General Tips to Remember

It would be nice to just make up any game and assume that your members will like it. Unfortunately, that’s too big of a gamble to take. Here are some basic tips to keep in mind when designing a new program for your members to enjoy.

First, the program needs to be structured by a set of rules that are announced ahead of time and are easily understood. The fitness center staff should brainstorm possible situations, and look for any potential problems before the rules are distributed. For example, will exercise time count only at the fitness center, or can members use their time from working out at home while traveling? Rules should be decided and agreed upon by all staff members involved. Consistency is key here; you certainly do not want one staff member going by one set of rules, while another staff member goes by a different set. Believe me, this causes more problems than you can imagine!

Second, reward individuals for participation levels that are easily reached. If you offer several programs where no one is able to win, the last thing they will do is sign up for another one. Make sure that if most of your members come to the club three times a week for 60 minutes, and they continue this pattern, they have a good chance at winning. Or, make allowances for several winners by having a grand prize drawing at the conclusion of the program.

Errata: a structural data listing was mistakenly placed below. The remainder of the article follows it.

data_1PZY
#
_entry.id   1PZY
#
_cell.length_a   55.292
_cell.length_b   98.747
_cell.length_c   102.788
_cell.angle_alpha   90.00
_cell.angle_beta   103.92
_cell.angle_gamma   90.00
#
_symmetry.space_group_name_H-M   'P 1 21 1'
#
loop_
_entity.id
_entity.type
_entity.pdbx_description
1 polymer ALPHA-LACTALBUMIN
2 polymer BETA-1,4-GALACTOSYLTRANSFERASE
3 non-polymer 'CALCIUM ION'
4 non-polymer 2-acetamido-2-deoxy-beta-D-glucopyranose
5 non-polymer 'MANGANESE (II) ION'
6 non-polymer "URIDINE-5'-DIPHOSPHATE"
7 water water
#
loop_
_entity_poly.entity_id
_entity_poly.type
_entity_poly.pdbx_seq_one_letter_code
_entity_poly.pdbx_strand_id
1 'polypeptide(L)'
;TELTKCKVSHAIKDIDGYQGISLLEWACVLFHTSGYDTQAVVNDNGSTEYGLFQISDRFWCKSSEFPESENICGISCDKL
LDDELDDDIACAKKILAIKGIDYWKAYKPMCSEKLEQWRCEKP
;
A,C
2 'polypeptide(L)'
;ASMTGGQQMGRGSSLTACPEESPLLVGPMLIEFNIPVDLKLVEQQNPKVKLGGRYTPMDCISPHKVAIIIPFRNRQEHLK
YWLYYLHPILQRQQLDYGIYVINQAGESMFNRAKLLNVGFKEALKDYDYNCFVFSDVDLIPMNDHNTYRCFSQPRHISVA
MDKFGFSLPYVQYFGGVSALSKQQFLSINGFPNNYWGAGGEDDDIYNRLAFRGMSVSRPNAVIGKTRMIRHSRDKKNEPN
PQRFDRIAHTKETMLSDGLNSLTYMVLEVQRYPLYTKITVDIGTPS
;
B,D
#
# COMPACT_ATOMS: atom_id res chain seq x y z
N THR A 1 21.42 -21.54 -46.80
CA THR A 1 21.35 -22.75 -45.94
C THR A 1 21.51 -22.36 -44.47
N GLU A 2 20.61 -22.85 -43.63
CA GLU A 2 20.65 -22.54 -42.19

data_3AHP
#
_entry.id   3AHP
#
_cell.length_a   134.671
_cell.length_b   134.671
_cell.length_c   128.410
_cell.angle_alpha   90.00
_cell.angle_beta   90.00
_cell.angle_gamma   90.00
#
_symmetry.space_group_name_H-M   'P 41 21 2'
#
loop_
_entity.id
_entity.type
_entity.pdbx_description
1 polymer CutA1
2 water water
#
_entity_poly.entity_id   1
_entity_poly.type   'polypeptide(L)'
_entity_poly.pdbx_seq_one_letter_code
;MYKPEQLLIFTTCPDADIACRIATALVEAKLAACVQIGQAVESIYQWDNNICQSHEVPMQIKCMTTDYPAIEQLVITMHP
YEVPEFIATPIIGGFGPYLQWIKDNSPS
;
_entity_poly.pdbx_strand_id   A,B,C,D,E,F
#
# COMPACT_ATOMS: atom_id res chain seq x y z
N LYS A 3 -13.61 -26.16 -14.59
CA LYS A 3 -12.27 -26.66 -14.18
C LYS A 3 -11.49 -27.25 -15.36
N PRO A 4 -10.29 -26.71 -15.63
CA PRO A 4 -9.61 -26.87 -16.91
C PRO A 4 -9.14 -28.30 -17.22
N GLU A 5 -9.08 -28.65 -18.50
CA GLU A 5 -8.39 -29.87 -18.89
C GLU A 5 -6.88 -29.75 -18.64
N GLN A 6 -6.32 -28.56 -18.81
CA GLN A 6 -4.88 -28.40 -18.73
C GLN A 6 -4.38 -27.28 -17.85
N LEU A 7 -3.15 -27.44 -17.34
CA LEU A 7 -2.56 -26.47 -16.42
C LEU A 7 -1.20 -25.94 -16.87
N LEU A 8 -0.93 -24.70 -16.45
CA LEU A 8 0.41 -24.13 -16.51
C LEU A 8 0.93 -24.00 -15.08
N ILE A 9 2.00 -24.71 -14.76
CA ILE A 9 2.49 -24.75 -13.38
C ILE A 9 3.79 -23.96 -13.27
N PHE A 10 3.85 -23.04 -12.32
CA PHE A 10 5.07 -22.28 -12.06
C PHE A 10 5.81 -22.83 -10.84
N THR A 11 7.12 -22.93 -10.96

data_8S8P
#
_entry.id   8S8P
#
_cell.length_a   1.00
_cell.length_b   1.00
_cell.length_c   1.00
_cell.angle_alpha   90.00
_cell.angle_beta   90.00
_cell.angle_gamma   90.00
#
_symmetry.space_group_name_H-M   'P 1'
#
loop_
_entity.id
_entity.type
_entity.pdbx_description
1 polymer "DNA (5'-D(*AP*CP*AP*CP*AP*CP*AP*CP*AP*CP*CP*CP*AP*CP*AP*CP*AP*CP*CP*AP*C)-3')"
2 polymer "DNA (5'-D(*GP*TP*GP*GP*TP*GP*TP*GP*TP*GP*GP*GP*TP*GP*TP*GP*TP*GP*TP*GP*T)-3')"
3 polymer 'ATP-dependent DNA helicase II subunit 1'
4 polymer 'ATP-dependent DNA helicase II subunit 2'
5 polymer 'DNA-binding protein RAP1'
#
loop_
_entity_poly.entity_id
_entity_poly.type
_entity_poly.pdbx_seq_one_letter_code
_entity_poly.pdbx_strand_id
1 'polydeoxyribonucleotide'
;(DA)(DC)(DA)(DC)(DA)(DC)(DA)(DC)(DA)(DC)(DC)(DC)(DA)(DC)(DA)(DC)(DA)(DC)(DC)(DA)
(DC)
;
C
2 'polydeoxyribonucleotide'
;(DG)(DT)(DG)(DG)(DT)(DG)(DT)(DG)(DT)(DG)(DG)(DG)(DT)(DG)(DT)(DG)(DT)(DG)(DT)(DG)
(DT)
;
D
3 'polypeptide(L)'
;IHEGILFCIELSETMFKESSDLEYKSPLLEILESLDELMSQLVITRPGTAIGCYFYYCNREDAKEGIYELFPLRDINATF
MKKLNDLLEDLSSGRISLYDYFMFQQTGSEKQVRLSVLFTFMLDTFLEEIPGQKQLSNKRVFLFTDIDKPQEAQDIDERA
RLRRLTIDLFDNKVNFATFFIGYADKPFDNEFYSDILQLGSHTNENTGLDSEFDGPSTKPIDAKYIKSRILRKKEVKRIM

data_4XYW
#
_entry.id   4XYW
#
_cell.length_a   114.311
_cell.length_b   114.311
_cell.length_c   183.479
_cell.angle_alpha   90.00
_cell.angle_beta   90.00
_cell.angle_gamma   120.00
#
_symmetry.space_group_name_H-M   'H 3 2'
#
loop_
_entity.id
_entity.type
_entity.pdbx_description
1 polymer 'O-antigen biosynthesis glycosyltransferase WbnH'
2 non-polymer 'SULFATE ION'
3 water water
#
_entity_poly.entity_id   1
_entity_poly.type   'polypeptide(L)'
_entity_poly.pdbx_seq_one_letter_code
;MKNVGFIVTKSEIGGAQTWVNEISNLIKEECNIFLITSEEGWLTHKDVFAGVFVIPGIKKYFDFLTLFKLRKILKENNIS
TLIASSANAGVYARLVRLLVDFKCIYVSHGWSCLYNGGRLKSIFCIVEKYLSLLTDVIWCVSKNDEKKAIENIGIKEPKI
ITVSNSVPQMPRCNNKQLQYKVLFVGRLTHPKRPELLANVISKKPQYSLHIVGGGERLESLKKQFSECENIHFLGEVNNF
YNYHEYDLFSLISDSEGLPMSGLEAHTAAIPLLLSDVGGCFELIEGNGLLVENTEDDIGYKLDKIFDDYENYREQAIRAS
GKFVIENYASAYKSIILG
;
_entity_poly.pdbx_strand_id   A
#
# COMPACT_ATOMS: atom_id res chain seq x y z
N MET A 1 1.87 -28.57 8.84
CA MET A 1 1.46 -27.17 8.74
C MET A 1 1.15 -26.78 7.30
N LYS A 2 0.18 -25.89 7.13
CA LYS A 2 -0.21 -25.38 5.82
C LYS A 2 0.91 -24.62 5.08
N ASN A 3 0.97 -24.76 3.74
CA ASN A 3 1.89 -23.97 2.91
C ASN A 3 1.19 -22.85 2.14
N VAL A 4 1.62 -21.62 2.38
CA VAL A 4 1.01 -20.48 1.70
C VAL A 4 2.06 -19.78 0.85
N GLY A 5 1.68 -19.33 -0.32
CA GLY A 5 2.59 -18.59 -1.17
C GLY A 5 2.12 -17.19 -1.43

Third, the reward you give should be tangible. You may want to advertise what the prize is or display the prize alongside the game board so participants know what they are working toward. Also, the prize should be something like a T-shirt, water bottle or free membership. Simply posting the winners is a nice thought, but to really encourage participation, members want to have a tangible prize to attain.

Fourth, the reward should let others know who the winners are. Giving someone a T-shirt is OK, but giving them a T-shirt that says “1995 Fitness Olympics Gold Medal Winner” allows others to recognize that the person played an incentive game and won. This is a good way to advertise what your organization offers, and this will generate more interest in your next program. Additionally, signs can be posted indicating who the winners are. Putting the winners’ names in the company newsletter is also a good idea.

Fifth, the reward should be timely. As soon as the program is over, the winners should be quickly determined and the prizes awarded.

This means that prizes should be available by the end of the program, so keep this point in mind if they need to be ordered.

Personally handing out the prizes is a nice touch, or have a small “party” to distribute them.

Last, and perhaps most important, make sure that the length of the program is not too long or too short, especially with competitive games. We ran a program that lasted nine weeks, and by the seventh week, we had lost the interest of many of the participants. On the other hand, we offered a program that was two weeks long, and no one really got into the spirit of the game until it was over. With our members, four to six weeks seems to be a good length to enjoy the spirit of the game without it becoming too cumbersome or boring.